Last December the Government dumped its target of getting one million more Britons playing sport by 2013, when it became clear participation was levelling off or falling in most mainstream sports. Swimming saw the biggest drop in participation, with 435,000 fewer people taking to the pool regularly in 2010-11 than in 2007-08. Numbers also fell in tennis, football and rugby. Among those aged 16 to 19 – a key target group – overall sporting participation fell by more than 100,000 to 825,900.
A nationwide study to gauge the mood of parents and children before the Games shows nearly half of young people feel they lack opportunities to play sport at school. Half of boys feel pressured into playing mainstream sports, like football, while more than 60 per cent of girls said efforts to engage them are not working.
The Move with Mission campaign surveyed 3,000 young people and parents. Half said school sports lessons were terrible, not their thing, or boring, while a third said they still had not found a sport they liked, because too few choices were available. Tessa Jowell, shadow Olympics minister, said: "The tragedy is that what was regarded as a world-class school sports programme, copied by Australia and Canada, has been dismantled, for what most people would see as incomprehensible reasons. Why, [with] this crisis on obesity, [do we] cut the programme engaging children in healthy activity?"
Phillip Darnton, former chairman of the now-defunct Cycling England, said: "To have a legacy you need someone [in Government] to say ... what they're determined to achieve. That leadership doesn't seem to exist."
A Government spokesman said: "We have restored sport's full share of lottery funding, and with projected increases in lottery sales an extra £500m will go into sport over the next five years. Clearly, there's a lot more to do, which is why we launched the £1bn youth sport strategy earlier this year. But even in a challenging financial environment, the legacy foundations are in place."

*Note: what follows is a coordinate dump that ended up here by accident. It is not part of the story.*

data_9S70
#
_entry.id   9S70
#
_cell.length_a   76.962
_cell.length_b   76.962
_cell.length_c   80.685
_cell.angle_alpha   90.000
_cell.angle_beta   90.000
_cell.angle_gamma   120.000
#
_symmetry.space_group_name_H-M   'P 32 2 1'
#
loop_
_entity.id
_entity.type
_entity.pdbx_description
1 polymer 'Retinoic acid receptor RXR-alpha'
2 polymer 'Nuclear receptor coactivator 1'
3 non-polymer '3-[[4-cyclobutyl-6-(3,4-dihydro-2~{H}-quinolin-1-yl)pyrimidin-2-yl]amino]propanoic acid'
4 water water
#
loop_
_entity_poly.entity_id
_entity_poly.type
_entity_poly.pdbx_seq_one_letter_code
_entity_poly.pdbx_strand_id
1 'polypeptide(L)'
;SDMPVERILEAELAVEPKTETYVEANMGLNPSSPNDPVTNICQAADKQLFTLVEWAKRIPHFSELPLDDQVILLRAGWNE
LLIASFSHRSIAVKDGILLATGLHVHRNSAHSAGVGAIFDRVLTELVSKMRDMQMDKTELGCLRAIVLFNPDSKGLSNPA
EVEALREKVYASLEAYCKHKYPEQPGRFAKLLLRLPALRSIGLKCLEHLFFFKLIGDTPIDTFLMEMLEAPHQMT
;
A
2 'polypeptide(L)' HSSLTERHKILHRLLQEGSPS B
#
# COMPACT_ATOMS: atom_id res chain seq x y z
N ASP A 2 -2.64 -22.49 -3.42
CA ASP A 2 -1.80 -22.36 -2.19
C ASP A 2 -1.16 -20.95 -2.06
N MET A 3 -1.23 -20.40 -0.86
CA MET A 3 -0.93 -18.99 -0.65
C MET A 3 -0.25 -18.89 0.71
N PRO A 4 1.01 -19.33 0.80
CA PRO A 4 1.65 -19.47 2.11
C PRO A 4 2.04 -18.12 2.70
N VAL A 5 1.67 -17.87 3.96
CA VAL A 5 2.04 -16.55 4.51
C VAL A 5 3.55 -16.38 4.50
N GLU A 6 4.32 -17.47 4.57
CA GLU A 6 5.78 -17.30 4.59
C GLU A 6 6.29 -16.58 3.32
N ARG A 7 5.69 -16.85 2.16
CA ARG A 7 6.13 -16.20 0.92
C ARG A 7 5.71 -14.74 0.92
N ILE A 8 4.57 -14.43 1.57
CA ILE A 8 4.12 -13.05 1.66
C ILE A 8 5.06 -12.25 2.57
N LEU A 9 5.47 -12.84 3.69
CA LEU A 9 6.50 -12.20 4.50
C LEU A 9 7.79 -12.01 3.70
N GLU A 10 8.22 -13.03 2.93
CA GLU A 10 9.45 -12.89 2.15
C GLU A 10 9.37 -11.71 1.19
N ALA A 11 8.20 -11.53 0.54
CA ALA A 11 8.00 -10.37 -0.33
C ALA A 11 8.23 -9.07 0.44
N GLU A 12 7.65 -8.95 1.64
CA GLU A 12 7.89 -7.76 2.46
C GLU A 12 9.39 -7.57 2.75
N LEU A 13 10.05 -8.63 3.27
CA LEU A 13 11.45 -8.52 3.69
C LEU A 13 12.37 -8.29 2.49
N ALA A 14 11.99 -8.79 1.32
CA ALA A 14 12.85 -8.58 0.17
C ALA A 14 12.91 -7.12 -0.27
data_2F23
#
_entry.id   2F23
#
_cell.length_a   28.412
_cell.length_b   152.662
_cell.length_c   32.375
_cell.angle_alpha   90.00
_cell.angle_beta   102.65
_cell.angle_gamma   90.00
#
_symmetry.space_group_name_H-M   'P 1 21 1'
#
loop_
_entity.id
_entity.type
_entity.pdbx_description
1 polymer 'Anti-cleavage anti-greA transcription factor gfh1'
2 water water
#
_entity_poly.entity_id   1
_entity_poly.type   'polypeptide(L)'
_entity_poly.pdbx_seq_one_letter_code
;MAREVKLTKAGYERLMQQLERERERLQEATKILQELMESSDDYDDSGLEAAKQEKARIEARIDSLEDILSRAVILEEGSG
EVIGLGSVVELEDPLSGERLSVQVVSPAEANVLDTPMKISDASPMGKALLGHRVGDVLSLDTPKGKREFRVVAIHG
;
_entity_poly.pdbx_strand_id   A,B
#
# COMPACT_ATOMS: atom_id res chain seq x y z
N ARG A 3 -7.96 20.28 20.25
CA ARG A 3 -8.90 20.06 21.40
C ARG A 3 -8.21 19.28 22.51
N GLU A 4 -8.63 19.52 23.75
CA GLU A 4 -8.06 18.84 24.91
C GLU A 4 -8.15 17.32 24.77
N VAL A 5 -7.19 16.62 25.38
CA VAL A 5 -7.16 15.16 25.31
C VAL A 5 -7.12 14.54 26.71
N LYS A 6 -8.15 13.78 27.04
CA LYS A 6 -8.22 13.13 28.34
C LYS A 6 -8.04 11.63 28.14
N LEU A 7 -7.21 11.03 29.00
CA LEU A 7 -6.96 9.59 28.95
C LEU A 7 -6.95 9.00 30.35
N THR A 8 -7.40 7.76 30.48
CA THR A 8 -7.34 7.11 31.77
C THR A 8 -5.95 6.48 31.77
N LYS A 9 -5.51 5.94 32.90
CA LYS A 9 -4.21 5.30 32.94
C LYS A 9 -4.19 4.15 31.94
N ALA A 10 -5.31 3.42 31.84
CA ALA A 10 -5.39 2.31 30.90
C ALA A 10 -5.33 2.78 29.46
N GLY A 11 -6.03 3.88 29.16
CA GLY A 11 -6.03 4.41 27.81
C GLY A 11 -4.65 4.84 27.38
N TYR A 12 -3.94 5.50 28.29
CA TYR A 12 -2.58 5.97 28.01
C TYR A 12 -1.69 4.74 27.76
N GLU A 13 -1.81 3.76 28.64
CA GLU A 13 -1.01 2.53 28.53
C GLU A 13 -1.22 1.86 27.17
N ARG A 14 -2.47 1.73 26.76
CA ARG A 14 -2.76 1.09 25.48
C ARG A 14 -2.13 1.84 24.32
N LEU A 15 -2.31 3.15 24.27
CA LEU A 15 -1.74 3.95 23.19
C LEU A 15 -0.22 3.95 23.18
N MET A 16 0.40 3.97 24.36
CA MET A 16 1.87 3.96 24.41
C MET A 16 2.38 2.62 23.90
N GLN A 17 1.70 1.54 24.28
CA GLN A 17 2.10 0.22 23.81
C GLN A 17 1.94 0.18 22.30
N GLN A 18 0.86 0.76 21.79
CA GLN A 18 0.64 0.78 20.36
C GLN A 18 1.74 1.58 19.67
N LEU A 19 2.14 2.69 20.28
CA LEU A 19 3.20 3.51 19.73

'We used to have free football and rugby taster sessions – but not now'
Caroline Field, 37, a deputy head teacher and mother of three from north London, has tried to get young people in her area involved in sport. But when her school's sport partnership scheme, aimed at supporting initiatives between local schools, was cut by the council last year, the number of opportunities declined, she says
"We used to get free Bollywood dancing, football and rugby taster sessions at school, but not any more. We had people in to ensure children could do as much sport as we could fit in, but now those visits are few and far between.
"My children would rather be watching TV than jumping on a trampoline outside. We know less sport contributes to obesity. My sons play football and swim in the week. My husband takes them swimming some weekends, but it's expensive – about £10 for less than an hour."
'If there were more cycling paths, I would definitely cycle in town'
Sophie Gadd, an 18-year-old student from Surrey, is in her first year at the University of York. The city was once chosen as a "cycling city" by Cycling England, which aimed to get more people cycling, more safely and more often. But when the organisation was closed in 2011, so was the possibility of any future funding. Miss Gadd says cycling in the centre of York feels "dangerous"
"I live about 15 minutes away from town by bike, but I don't ride in because it feels so unsafe. There aren't many prescribed cycling routes, and some of the roads feel so narrow that when you go past a car it feels really dangerous, like you could be knocked off. I feel like I've had a lot of close shaves. Cycling's convenient, quicker, cheaper, and I enjoy it. It's also good for fitness. If there were more cycling paths, I would definitely cycle in town."